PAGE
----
What do you get when four engineers get together to save the music scene? A cultural revolution! Or so their website bcradio (.in) claims. Introduced to the Indian music scene thanks to college festivals, IITians and musicians Kaustub Pandey, Dhruv Joshi, Saurabh Agarwal and Kritin Joshi wanted to provide a platform that would encourage independent musicians. An online radio station, they decided, was the way to go. And that is how BC Radio (which stands for Be the Change) was set up.
“The idea is based on our experiences of discovering the Indian music scene through Livewire, Mood Indigo and our seniors at college. We wanted to provide a wonderful, no-nonsense platform by which everyone could discover the remarkable music that’s being made in our country. We hope to build it into the definitive platform to discover Indian independent music,” says 22 year-old Pandey, the unofficial spokesperson for the group. “I’m the only one still in college. The other three have jobs,” he says over the phone, laughing about how he landed the role.
Pandey got to know his seniors from college over jamming sessions. They began working on the website in early June and, within a month, it was ready to be launched. “Of course, being IITians is an advantage, since most of us have been into programming and developing webapps,” he admits.
Getting hold of the music wasn’t too tough either. “Initially we approached our favourite bands and bands we knew well. They obliged immediately. After that, the growth happened organically and now bands from across the nation approach us,” reveals Pandey.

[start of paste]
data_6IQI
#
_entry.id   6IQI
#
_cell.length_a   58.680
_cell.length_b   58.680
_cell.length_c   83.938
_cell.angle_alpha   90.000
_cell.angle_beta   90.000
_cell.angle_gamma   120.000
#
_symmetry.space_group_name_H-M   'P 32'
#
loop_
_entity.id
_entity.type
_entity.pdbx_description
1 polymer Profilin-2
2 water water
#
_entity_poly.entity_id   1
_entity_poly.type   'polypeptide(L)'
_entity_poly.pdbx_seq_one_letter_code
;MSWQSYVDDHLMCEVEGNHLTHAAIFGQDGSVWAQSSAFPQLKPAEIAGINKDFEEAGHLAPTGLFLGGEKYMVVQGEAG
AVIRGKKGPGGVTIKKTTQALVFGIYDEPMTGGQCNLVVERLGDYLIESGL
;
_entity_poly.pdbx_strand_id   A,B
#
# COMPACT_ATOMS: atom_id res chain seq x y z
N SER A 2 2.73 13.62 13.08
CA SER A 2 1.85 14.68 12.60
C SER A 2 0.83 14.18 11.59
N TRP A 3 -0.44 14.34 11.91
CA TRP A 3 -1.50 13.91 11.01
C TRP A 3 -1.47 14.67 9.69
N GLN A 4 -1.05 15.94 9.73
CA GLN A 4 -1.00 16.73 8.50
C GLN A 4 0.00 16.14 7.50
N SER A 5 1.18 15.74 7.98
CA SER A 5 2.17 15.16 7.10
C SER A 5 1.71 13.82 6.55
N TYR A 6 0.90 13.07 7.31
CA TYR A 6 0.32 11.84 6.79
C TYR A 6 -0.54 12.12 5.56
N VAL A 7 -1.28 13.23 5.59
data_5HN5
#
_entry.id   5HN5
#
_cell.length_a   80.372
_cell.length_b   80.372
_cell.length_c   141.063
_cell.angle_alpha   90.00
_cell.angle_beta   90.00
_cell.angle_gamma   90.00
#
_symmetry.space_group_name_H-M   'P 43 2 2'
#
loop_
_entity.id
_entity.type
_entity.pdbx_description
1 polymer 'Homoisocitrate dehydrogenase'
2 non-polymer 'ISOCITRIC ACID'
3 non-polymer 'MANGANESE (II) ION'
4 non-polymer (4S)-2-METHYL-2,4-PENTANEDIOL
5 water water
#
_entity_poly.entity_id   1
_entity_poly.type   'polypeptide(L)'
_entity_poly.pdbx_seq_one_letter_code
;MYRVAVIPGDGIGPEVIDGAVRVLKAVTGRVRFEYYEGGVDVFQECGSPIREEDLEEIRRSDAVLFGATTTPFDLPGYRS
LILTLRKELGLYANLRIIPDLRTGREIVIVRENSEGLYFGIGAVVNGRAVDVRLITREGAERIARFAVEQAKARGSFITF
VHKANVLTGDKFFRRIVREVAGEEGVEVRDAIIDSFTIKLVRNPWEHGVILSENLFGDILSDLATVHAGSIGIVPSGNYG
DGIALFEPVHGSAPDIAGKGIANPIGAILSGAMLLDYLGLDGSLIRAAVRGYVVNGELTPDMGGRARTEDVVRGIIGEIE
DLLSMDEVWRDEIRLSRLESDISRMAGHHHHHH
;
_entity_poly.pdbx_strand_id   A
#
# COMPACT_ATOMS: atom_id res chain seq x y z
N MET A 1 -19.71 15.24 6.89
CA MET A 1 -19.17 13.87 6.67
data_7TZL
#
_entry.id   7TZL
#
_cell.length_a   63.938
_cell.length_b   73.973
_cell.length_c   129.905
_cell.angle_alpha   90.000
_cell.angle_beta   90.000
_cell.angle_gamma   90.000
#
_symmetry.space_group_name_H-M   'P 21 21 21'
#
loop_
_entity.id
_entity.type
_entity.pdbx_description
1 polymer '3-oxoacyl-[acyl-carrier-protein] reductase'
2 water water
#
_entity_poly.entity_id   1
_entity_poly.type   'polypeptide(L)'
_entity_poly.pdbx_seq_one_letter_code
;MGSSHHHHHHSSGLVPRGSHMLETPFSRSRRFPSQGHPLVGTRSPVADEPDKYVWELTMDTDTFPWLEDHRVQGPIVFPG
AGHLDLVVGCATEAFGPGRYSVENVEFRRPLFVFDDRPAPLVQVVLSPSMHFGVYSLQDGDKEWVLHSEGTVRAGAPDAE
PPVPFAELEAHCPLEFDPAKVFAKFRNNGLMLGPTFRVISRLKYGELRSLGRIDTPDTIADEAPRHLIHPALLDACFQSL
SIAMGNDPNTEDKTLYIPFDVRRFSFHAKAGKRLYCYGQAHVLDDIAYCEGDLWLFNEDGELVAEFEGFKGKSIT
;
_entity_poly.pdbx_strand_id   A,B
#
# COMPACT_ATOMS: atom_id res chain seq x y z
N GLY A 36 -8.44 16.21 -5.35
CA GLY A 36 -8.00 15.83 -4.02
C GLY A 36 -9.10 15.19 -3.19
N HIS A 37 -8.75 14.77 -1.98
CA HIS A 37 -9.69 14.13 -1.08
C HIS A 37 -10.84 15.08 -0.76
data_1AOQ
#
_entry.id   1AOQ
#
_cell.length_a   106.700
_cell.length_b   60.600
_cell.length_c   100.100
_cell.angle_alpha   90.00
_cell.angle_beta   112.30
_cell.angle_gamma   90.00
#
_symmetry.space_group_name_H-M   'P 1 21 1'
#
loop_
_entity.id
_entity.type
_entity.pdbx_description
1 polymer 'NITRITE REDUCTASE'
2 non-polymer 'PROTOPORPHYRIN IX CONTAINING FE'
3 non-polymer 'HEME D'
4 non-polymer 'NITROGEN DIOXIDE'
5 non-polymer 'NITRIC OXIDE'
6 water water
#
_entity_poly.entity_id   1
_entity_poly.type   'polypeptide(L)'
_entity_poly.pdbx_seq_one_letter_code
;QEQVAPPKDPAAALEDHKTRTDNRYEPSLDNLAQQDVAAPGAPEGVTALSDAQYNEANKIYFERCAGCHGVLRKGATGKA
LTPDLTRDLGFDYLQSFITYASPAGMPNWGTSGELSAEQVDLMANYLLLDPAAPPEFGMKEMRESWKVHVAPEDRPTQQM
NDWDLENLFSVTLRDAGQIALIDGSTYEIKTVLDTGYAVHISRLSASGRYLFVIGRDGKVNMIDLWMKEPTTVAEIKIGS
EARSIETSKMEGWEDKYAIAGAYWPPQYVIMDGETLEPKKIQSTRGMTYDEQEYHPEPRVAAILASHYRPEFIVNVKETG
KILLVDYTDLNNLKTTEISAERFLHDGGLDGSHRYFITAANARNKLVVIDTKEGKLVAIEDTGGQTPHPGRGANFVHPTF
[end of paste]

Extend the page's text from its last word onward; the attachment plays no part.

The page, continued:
The guys, all big fans of Red Hot Chilli Peppers, Porcupine Tree and Tool, are open to webcasting music from any genre — metal, rock, electronic, progressive — in Hindi or in English. “We have absolutely no restrictions. We’ve been discovering some amazing music ourselves through the station; music we never knew existed. The philosophy was to bring music out in the open and help people appreciate it. We don’t want to restrict ourselves to any one genre. We play mostly indie bands, but a lot of bigger bands attached to labels are there as well,” asserts Pandey.
When musicians send across their songs to be uploaded, the quartet checks for one thing — the clarity of the sound. “The quality of recording has to be good. We will not compromise on clarity,” Pandey adds.
Like other Internet radio stations, the listener plays DJ on BC Radio too. “People should have the freedom to discover their own music. There’s a continuous stream of songs. If you don’t like the current song, just press next and something else will start playing! Liberté, Egalité, Fraternité,” asserts Pandey.
The quartet, who equates jobs with slavery, is hoping to make a career out of the radio station. “Our own investment has been minimal so far, and we are confident that we will create something self-sustaining,” Pandey concludes.